Office: Fine Arts 307
Phone: (607) 777-5864
Specialization: Visual culture, built environment, urbanism, and material exchange around the Red Sea and the Indian Ocean littoral; Islamic art and architecture; Yemen; early modern commerce and cross-cultural exchange; domestic and commercial architecture.
Nancy Um received her M.A. and Ph.D. in Islamic Art and Architectural History from UCLA. She joined the art history faculty at Binghamton University as an assistant professor in 2001.
While teaching broadly in the archaeology, arts, architecture and urbanism of the Middle East and South Asia, her research examines the visual culture and built environments of trading communities around the Indian Ocean rim in the early modern period. Her book The Merchant Houses of Mocha: Trade and Architecture in an Indian Ocean Port (Seattle: University of Washington Press, 2009) explores the question of how maritime trade saturated the visual and built world of 17th and 18th C Yemen, with a focus on the Red Sea port city of Mocha, which was known internationally for its trade in coffee. In it, she examines the nature of Arab domestic and commercial architecture, critical issues in port city urbanism, and the politics of difference and spatial practices within city space.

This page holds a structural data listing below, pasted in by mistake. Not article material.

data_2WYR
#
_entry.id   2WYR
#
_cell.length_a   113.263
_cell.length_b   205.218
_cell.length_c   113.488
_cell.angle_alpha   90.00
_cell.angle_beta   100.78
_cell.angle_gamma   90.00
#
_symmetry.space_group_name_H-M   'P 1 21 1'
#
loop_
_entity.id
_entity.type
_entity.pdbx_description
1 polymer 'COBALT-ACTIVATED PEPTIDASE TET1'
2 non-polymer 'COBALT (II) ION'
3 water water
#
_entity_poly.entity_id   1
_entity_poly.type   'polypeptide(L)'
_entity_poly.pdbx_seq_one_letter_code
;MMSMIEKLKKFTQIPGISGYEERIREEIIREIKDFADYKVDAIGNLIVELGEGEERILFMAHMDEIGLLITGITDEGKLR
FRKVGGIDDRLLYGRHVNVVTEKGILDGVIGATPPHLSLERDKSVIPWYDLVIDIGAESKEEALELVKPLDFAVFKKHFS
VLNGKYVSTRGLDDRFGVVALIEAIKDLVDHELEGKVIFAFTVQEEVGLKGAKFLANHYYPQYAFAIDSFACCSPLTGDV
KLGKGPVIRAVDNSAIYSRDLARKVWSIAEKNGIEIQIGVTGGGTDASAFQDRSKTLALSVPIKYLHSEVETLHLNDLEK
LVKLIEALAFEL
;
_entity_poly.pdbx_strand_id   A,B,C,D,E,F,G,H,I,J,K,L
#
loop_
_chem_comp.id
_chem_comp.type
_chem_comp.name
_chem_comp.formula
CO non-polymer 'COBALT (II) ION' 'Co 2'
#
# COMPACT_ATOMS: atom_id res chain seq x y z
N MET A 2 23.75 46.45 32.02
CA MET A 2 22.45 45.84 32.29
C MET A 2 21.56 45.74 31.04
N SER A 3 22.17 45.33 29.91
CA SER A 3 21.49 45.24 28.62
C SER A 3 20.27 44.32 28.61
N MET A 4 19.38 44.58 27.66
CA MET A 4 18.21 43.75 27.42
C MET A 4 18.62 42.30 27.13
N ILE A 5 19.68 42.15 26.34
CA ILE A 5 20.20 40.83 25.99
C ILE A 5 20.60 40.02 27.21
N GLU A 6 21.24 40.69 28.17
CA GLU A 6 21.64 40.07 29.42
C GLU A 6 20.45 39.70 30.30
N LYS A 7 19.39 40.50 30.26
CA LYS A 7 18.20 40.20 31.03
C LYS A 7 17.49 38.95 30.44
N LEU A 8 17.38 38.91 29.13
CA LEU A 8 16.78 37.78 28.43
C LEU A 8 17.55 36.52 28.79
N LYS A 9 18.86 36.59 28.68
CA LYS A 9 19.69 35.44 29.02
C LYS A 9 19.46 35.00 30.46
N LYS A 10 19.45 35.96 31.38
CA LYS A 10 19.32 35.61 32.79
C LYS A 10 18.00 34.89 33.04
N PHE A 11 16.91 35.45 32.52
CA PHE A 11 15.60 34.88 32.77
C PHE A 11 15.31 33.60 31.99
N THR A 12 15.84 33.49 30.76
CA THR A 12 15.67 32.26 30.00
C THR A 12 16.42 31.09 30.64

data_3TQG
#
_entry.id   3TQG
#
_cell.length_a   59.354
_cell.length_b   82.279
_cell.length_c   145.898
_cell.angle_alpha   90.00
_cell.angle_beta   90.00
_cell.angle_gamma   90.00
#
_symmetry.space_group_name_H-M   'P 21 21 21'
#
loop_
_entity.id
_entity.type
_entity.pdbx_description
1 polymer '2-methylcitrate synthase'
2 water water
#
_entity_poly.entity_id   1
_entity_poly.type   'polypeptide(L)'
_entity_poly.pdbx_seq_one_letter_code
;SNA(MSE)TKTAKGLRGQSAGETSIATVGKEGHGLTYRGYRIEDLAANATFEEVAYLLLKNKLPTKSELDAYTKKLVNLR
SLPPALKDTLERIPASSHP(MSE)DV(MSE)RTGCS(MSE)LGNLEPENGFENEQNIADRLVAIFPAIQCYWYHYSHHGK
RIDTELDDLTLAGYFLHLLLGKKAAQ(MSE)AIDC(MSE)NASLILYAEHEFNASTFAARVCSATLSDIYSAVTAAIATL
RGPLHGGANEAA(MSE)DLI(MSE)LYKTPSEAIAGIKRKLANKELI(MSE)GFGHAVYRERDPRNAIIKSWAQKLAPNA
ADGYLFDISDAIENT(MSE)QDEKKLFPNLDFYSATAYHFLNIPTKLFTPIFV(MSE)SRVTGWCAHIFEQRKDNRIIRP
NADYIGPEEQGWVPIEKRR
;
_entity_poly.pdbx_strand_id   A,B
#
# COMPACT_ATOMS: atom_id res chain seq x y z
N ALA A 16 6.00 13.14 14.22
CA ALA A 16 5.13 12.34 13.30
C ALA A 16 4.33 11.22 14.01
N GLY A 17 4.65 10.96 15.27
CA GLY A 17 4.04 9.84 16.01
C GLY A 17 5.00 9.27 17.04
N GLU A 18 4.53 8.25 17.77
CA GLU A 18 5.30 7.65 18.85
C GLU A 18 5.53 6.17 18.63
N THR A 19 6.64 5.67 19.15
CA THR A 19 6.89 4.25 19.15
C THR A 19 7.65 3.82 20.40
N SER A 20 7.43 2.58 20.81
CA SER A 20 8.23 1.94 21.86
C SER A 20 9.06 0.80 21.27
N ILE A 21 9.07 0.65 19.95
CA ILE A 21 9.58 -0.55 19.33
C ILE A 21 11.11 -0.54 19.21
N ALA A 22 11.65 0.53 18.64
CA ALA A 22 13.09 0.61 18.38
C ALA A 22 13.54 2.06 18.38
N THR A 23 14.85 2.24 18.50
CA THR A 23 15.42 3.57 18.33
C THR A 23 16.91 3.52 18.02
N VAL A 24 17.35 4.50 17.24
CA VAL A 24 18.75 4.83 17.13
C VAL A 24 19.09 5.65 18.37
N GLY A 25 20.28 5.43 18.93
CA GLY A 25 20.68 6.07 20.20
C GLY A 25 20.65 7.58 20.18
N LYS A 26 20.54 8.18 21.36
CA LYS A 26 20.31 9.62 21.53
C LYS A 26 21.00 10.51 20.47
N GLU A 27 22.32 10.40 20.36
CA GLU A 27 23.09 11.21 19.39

Currently, she is engaged with two ongoing projects. The first explores the protocols and practices of merchant tribute in Yemen in the 17th and 18th centuries, with a focus on the grammar of exchange between the English, Dutch, and the Qasimi Imams and their representatives. The second examines Red Sea architecture in cross-cultural perspective, with a consideration of Suakin in Sudan, Massawa in Eritrea, Yanbu’ and Jidda in Saudi Arabia, and al-Hudayda, al-Luhayya, and Mocha in Yemen.
She has conducted field and archival research in Turkey, Yemen, the Netherlands, and England. She is the recipient of a number of research fellowships, including those from the Fulbright program, the National Endowment for the Humanities, the Getty Foundation, and the American Institute for Yemeni Studies.